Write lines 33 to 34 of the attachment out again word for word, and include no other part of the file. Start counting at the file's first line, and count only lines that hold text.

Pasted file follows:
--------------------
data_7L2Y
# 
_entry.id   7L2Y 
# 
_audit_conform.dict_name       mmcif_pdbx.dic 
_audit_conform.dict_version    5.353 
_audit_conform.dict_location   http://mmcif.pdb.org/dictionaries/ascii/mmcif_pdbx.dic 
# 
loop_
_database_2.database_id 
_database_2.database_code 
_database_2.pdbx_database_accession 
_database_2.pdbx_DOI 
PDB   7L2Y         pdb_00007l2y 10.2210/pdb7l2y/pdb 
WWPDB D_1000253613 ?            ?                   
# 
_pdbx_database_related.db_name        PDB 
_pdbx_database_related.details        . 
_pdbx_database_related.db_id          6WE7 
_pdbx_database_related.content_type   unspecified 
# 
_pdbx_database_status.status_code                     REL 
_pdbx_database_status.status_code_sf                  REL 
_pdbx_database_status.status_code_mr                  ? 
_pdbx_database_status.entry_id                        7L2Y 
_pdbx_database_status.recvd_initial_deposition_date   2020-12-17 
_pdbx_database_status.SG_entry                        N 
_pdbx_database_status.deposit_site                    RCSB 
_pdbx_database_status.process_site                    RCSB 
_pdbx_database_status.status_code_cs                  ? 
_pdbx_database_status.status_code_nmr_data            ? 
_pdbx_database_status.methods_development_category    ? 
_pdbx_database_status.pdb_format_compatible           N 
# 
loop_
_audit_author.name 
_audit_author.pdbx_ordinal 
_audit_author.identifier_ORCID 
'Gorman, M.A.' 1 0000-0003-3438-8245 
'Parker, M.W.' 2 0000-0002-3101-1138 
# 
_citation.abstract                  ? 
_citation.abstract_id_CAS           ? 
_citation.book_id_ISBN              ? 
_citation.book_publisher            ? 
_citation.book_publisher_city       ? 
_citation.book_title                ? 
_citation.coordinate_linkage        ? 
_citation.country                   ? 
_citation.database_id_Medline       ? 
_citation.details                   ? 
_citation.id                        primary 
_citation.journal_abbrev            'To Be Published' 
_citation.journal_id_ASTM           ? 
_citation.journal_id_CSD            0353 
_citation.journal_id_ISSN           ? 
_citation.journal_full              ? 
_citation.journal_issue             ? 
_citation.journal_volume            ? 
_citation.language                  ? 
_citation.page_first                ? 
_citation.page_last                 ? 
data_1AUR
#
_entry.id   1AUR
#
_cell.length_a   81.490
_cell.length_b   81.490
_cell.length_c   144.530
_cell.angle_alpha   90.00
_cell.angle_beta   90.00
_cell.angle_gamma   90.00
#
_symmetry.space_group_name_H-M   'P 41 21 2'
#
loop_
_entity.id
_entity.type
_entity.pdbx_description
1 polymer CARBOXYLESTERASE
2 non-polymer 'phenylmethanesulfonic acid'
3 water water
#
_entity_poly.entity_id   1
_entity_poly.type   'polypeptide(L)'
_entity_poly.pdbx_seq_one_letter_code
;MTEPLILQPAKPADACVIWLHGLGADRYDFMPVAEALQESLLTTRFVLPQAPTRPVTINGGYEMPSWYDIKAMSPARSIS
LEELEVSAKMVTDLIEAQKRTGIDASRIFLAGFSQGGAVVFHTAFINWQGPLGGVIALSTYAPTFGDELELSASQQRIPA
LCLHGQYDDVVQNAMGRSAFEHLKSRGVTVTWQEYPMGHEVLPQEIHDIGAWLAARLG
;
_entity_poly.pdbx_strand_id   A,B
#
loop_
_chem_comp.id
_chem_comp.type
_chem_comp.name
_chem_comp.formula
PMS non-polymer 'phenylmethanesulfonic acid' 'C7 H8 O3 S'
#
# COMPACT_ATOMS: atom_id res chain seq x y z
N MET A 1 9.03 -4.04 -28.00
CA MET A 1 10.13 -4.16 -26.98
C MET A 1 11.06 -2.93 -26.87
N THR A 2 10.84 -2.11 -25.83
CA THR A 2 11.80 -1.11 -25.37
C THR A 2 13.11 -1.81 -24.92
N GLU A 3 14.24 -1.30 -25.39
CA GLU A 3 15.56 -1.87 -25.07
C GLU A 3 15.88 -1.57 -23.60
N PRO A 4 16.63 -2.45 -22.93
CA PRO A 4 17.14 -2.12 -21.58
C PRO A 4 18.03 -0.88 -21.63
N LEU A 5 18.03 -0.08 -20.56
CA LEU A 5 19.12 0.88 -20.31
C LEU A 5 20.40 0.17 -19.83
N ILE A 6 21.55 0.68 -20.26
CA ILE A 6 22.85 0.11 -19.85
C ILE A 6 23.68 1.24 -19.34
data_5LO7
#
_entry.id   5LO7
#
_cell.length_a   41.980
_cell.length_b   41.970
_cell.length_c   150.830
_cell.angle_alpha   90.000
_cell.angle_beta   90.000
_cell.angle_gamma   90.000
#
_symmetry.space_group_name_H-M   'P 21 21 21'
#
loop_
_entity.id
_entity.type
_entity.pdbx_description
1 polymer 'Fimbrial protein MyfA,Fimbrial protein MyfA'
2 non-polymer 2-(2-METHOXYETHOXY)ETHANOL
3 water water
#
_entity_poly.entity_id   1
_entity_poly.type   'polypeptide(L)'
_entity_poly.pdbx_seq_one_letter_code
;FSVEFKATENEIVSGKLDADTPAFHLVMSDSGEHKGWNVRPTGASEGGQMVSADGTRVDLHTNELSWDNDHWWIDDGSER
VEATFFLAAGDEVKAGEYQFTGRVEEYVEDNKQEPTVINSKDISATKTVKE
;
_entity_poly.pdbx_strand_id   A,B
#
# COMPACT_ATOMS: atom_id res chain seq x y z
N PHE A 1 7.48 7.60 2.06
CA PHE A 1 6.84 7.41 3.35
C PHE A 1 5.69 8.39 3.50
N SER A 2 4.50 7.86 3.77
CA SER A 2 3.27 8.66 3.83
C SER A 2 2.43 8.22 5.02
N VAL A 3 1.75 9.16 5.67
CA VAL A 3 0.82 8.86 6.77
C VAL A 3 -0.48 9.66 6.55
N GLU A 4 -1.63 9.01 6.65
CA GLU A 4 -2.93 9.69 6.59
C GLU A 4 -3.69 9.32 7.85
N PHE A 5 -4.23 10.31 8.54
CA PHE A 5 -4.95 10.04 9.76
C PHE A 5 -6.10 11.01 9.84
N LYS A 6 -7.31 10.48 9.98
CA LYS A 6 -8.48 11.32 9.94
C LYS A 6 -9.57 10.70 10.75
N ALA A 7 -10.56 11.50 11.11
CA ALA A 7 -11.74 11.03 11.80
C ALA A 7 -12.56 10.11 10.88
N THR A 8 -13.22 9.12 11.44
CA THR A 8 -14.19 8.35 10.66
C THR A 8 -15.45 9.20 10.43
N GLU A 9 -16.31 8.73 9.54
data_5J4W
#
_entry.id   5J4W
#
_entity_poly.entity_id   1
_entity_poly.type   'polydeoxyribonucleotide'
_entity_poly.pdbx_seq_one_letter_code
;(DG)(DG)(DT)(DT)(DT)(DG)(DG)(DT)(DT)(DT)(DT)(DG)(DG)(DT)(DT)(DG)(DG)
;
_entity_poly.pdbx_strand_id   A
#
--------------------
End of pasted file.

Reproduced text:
_pdbx_database_status.pdb_format_compatible           N 
# 